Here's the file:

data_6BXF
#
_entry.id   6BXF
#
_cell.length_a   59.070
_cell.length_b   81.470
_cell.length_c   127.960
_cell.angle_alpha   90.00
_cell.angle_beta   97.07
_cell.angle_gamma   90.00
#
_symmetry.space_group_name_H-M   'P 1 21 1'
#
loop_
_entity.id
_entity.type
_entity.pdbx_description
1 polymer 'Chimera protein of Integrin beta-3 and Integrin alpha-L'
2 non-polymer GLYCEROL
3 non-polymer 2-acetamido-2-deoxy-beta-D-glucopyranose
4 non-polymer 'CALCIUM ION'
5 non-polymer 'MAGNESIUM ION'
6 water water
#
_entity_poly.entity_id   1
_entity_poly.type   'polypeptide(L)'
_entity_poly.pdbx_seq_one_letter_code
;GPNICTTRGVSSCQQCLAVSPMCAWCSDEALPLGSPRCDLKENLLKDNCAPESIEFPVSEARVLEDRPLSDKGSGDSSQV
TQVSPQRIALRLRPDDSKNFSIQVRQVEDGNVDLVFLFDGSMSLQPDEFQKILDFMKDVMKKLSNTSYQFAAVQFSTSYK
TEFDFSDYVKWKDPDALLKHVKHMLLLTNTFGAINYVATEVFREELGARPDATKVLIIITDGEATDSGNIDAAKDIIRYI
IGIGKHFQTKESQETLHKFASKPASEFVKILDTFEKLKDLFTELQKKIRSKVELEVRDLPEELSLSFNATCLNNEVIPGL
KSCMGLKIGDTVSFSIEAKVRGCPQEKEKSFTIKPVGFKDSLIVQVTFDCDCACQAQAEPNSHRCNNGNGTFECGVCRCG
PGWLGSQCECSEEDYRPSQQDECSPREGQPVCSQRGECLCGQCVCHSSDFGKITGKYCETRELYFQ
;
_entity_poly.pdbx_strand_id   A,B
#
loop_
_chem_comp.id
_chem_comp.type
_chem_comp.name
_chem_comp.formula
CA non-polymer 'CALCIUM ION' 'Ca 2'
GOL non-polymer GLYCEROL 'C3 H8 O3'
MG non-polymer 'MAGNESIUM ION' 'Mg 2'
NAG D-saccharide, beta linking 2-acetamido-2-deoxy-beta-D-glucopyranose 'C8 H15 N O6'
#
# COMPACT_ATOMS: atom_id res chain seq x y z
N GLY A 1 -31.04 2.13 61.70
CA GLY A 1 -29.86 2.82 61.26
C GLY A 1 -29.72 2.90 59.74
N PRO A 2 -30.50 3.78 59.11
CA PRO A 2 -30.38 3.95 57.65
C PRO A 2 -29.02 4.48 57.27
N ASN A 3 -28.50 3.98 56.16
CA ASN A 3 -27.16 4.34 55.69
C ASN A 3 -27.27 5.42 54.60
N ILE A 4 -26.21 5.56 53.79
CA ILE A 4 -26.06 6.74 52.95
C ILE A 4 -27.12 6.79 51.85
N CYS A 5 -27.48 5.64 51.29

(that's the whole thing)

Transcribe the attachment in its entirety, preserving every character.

data_6BXF
#
_entry.id   6BXF
#
_cell.length_a   59.070
_cell.length_b   81.470
_cell.length_c   127.960
_cell.angle_alpha   90.00
_cell.angle_beta   97.07
_cell.angle_gamma   90.00
#
_symmetry.space_group_name_H-M   'P 1 21 1'
#
loop_
_entity.id
_entity.type
_entity.pdbx_description
1 polymer 'Chimera protein of Integrin beta-3 and Integrin alpha-L'
2 non-polymer GLYCEROL
3 non-polymer 2-acetamido-2-deoxy-beta-D-glucopyranose
4 non-polymer 'CALCIUM ION'
5 non-polymer 'MAGNESIUM ION'
6 water water
#
_entity_poly.entity_id   1
_entity_poly.type   'polypeptide(L)'
_entity_poly.pdbx_seq_one_letter_code
;GPNICTTRGVSSCQQCLAVSPMCAWCSDEALPLGSPRCDLKENLLKDNCAPESIEFPVSEARVLEDRPLSDKGSGDSSQV
TQVSPQRIALRLRPDDSKNFSIQVRQVEDGNVDLVFLFDGSMSLQPDEFQKILDFMKDVMKKLSNTSYQFAAVQFSTSYK
TEFDFSDYVKWKDPDALLKHVKHMLLLTNTFGAINYVATEVFREELGARPDATKVLIIITDGEATDSGNIDAAKDIIRYI
IGIGKHFQTKESQETLHKFASKPASEFVKILDTFEKLKDLFTELQKKIRSKVELEVRDLPEELSLSFNATCLNNEVIPGL
KSCMGLKIGDTVSFSIEAKVRGCPQEKEKSFTIKPVGFKDSLIVQVTFDCDCACQAQAEPNSHRCNNGNGTFECGVCRCG
PGWLGSQCECSEEDYRPSQQDECSPREGQPVCSQRGECLCGQCVCHSSDFGKITGKYCETRELYFQ
;
_entity_poly.pdbx_strand_id   A,B
#
loop_
_chem_comp.id
_chem_comp.type
_chem_comp.name
_chem_comp.formula
CA non-polymer 'CALCIUM ION' 'Ca 2'
GOL non-polymer GLYCEROL 'C3 H8 O3'
MG non-polymer 'MAGNESIUM ION' 'Mg 2'
NAG D-saccharide, beta linking 2-acetamido-2-deoxy-beta-D-glucopyranose 'C8 H15 N O6'
#
# COMPACT_ATOMS: atom_id res chain seq x y z
N GLY A 1 -31.04 2.13 61.70
CA GLY A 1 -29.86 2.82 61.26
C GLY A 1 -29.72 2.90 59.74
N PRO A 2 -30.50 3.78 59.11
CA PRO A 2 -30.38 3.95 57.65
C PRO A 2 -29.02 4.48 57.27
N ASN A 3 -28.50 3.98 56.16
CA ASN A 3 -27.16 4.34 55.69
C ASN A 3 -27.27 5.42 54.60
N ILE A 4 -26.21 5.56 53.79
CA ILE A 4 -26.06 6.74 52.95
C ILE A 4 -27.12 6.79 51.85
N CYS A 5 -27.48 5.64 51.29